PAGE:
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First look: Inside Flannels' Oxford Street flagship

Drapers takes a tour of Sports Direct’s £10m Flannels flagship on London’s Oxford Street.

From the striking custom light installations to the intricate floor design comprising Italian marble, wood, slate and tile, it is obvious that no detail or expense has been spared in creating Flannels’ long-awaited Oxford Street flagship.

The opening of the 18,000 sq ft four-storey luxury mecca, located at the junction of Oxford Street and Poland Street, below Sports Direct Group’s London office, has been three years in the making as the retailer sought to create a perfect showcase of its luxury prowess. It has certainly achieved that.

Moving away from the neutral tones and finishes of many luxury retailers, the store, designed by Italian studio P con P in partnership with artist Riccardo Previdi, is contemporary, colourful, vibrant and fun. Clashing prints inspired by French symbolist painter Odilon Redon adorn the walls and large Persian rugs cleverly separate different brand areas without creating barriers for the customer.

The brand mix itself is a veritable “Who’s who” of luxury contemporary and streetwear designers, such as Balmain, Burberry, Gucci, Off-White, Versace and Vetements.

The ground floor features handbags, footwear and luxury womenswear, while the lower ground floor comprises luxury womenswear, ready to wear, accessories, fragrance and jewellery. On the first floor, shoppers will find luxury menswear, ready to wear, footwear and accessories. Streetwear, accessories and a concept space are housed on the second floor.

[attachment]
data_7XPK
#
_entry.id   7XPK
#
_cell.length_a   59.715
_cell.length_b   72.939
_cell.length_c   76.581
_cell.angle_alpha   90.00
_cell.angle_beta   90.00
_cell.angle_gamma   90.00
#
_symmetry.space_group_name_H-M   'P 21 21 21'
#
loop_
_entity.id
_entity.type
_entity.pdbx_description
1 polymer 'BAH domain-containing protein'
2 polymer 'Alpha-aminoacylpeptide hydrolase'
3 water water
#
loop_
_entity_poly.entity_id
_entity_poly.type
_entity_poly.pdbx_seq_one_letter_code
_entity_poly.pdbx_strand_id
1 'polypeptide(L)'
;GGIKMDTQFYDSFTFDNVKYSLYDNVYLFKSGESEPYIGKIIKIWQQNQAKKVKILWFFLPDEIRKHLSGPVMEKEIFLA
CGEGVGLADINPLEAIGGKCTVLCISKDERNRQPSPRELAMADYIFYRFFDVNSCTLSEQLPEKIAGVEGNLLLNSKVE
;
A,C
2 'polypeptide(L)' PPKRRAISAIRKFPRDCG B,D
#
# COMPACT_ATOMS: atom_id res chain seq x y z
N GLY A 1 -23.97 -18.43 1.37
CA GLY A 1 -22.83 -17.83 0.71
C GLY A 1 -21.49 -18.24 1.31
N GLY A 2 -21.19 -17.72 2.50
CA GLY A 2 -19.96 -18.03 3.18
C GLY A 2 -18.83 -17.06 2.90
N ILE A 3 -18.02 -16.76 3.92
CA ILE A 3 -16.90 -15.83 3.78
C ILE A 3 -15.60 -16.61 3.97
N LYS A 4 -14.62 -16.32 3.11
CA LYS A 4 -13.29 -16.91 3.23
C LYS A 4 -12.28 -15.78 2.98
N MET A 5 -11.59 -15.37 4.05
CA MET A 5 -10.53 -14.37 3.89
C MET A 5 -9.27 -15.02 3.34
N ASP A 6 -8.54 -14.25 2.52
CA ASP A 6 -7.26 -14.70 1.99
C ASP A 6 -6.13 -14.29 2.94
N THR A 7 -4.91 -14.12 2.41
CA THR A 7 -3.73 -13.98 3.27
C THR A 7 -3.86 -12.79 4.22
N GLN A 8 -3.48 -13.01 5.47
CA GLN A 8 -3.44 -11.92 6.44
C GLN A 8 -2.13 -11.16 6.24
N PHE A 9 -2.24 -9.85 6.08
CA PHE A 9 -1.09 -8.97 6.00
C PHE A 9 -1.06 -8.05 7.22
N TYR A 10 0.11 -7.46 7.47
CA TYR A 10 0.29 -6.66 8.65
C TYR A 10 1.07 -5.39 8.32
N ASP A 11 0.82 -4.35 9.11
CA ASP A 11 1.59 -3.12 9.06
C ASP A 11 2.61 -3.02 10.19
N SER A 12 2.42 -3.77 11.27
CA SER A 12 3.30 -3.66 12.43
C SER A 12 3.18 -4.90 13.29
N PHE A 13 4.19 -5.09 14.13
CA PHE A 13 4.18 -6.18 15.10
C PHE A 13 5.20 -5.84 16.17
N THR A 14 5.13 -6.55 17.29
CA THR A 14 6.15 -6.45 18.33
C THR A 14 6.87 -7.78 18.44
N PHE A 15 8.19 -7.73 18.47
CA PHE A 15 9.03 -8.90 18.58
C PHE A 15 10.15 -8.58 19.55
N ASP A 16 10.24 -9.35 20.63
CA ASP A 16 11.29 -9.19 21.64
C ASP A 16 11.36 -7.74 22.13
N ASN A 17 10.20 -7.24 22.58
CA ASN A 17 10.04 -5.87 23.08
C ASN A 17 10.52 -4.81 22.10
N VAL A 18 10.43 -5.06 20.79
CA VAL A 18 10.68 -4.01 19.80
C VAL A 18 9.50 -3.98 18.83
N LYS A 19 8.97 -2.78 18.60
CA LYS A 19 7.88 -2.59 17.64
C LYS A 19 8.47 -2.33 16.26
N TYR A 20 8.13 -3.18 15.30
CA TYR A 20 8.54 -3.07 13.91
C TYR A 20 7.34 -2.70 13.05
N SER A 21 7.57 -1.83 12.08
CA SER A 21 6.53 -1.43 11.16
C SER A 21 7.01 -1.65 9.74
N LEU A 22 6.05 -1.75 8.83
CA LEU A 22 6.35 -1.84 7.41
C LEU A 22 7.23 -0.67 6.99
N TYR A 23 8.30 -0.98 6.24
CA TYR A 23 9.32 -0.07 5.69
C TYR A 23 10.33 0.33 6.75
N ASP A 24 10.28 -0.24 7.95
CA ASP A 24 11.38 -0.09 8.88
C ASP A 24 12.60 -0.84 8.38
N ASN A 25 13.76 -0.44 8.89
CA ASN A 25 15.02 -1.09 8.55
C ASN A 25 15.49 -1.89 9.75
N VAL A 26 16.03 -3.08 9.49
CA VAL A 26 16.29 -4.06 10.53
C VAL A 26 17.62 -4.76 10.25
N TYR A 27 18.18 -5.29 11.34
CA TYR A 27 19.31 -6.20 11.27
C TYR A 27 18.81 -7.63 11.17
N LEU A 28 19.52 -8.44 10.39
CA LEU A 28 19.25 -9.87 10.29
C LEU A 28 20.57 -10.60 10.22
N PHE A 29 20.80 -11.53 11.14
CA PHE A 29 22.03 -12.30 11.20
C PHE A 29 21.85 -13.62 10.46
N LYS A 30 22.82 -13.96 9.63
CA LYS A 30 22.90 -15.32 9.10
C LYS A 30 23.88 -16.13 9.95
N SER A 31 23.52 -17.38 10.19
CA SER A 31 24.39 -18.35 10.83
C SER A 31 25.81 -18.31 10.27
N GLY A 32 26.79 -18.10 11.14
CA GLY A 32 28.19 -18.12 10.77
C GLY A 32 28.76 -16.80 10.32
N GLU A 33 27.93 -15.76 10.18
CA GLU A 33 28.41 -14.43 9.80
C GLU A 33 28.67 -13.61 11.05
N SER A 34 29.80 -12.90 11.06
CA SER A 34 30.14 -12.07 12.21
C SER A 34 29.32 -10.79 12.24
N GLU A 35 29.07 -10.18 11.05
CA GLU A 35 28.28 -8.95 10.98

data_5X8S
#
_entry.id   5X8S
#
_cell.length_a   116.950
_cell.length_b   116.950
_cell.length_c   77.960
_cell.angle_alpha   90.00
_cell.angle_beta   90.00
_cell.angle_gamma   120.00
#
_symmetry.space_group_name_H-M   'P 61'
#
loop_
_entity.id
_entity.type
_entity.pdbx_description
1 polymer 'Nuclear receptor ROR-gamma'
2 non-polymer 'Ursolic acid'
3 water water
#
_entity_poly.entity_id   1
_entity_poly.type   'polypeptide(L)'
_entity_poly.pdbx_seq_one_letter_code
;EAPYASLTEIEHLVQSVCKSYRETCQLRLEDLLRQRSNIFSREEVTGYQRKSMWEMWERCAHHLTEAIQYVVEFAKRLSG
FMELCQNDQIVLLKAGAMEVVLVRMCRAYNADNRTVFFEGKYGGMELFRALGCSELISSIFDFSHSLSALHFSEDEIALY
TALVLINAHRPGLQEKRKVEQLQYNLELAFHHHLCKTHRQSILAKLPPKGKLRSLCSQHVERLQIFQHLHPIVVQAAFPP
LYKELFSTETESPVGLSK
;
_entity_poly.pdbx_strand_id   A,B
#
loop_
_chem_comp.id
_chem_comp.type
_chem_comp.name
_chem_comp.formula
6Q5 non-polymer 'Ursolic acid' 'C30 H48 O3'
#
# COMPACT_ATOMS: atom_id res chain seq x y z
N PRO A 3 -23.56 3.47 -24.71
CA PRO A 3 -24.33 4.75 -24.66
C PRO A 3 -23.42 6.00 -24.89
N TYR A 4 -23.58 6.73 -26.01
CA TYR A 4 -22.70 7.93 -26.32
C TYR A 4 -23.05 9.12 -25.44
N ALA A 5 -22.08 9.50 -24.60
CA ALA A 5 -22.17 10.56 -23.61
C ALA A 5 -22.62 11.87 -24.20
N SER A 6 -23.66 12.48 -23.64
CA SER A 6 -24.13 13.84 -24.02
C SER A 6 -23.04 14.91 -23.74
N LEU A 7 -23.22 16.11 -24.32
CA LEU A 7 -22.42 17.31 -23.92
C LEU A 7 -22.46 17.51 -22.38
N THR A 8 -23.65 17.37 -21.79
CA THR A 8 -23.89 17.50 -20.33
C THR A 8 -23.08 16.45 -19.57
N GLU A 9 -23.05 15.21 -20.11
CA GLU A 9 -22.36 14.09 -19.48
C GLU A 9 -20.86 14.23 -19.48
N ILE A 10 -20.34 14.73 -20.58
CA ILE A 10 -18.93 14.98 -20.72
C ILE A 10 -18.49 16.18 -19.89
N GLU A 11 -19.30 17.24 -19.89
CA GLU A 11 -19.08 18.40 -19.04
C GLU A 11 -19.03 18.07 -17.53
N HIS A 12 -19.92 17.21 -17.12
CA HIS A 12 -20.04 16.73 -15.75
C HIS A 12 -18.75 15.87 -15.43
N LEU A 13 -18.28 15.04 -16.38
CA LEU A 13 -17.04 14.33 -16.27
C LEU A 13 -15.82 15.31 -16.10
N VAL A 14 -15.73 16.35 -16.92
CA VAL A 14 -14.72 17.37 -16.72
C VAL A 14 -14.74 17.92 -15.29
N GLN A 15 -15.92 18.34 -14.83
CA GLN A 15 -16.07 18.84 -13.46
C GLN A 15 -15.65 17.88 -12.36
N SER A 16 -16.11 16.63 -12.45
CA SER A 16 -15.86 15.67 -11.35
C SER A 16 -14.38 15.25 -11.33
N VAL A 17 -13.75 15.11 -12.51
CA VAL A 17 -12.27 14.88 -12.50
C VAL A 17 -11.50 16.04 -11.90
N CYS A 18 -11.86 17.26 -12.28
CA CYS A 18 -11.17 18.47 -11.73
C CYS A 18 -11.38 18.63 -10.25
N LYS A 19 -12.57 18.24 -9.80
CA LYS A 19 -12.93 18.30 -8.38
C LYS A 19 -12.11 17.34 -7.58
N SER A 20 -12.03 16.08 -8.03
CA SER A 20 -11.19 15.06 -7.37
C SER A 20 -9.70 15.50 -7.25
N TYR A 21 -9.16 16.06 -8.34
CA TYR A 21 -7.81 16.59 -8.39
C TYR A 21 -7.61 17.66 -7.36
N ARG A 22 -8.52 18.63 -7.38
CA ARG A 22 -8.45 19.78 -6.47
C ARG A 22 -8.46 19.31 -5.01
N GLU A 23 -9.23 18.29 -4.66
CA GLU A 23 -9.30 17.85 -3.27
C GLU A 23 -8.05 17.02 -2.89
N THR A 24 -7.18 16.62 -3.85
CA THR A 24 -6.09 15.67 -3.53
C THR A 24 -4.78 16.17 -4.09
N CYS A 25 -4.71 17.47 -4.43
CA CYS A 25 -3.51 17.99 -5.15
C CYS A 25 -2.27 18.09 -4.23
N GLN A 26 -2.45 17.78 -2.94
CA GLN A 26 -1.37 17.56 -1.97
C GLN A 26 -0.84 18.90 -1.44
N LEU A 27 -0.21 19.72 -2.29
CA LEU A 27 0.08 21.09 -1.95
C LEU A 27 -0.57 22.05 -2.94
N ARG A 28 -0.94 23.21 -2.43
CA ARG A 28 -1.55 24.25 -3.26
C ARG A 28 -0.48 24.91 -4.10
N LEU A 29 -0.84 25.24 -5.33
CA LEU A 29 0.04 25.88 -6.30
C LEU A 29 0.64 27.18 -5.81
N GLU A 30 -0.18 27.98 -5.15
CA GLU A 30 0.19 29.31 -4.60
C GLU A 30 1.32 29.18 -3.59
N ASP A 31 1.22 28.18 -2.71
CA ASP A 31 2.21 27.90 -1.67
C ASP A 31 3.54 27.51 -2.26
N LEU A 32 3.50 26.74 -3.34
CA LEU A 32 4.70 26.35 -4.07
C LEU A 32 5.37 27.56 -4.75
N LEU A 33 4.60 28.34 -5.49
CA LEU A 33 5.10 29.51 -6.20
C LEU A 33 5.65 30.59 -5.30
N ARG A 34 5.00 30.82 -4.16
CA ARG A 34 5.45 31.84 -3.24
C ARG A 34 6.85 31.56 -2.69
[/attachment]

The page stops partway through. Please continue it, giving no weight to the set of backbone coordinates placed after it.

As well as a high-end shopping experience, the group aimed to create an immersive, interactive space with good old-fashioned retail theatre at its heart. The concept floor will host a range of services and experiences with permanent and guest collaborators and concessions, including exclusive customised sneakers by the Shoe Surgeon, curated watch edits by Watch Anish, technology by Bang & Olufsen, and luxury home accessories.

An interactive space on the second floor will house a changing line-up of immersive experiences and events, including art installations, as well as DJ nights every Thursday and Saturday. To kick off the launch, Flannels is partnering with US sneaker store Flight Club for its first-ever retail space in Europe.

The second floor also features Flannels’ Style and Collect offer – a click-and-collect service includes personal styling with a member of the team.

Not to be outdone by the grand interior décor, the exterior of the store is also a striking talking point for the east end of Oxford Street.

It features a three-storey wall of digital screens which will host W1 Curates – one of the world’s biggest permanent digital public art installations. The programme will give established and emerging artists a platform to exhibit their work. The first artists to feature will be British artist duo, SNIK, who are renowned for creating large scale outdoor murals. 

The Flannels flagship is everything you wouldn’t naturally associate with its owner Sports Direct: contemporary, opulent and luxurious. When Drapers interviewed Sports Direct Group’s head of elevation, Mike Murray, and Flannels’ head of brand, Carl Tallents, in March this year, they said they wanted Flannels to be “the biggest global luxury retailer”, and its Oxford Street store is certainly a statement of intent.

The flagship is Flannels’ 44th store following openings in Newcastle and Chester earlier this year and the retailer intends to open a further 16 shops across the UK in the next year before turning its attention to key global cities. The Flannels team is ambitious and Sports Direct has the deep pockets needed to back up the investment, making it a threat its luxury department store rivals will be keeping a close eye on.

Readers' comments (2)

  • Please can we have more objective reporting from Drapers, instead of a regurgitation of a press release? In the view of Drapers is there nothing that looks wrong, or couldn't be improved? Is the timing and scale of investment judging the market well? For this investment to be a success which existing business will have to lose market share?

    More insight required, please!

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  • Or is it bright cardboard patterns covering over the concrete columns? You clearly don’t get much for £10M these days.

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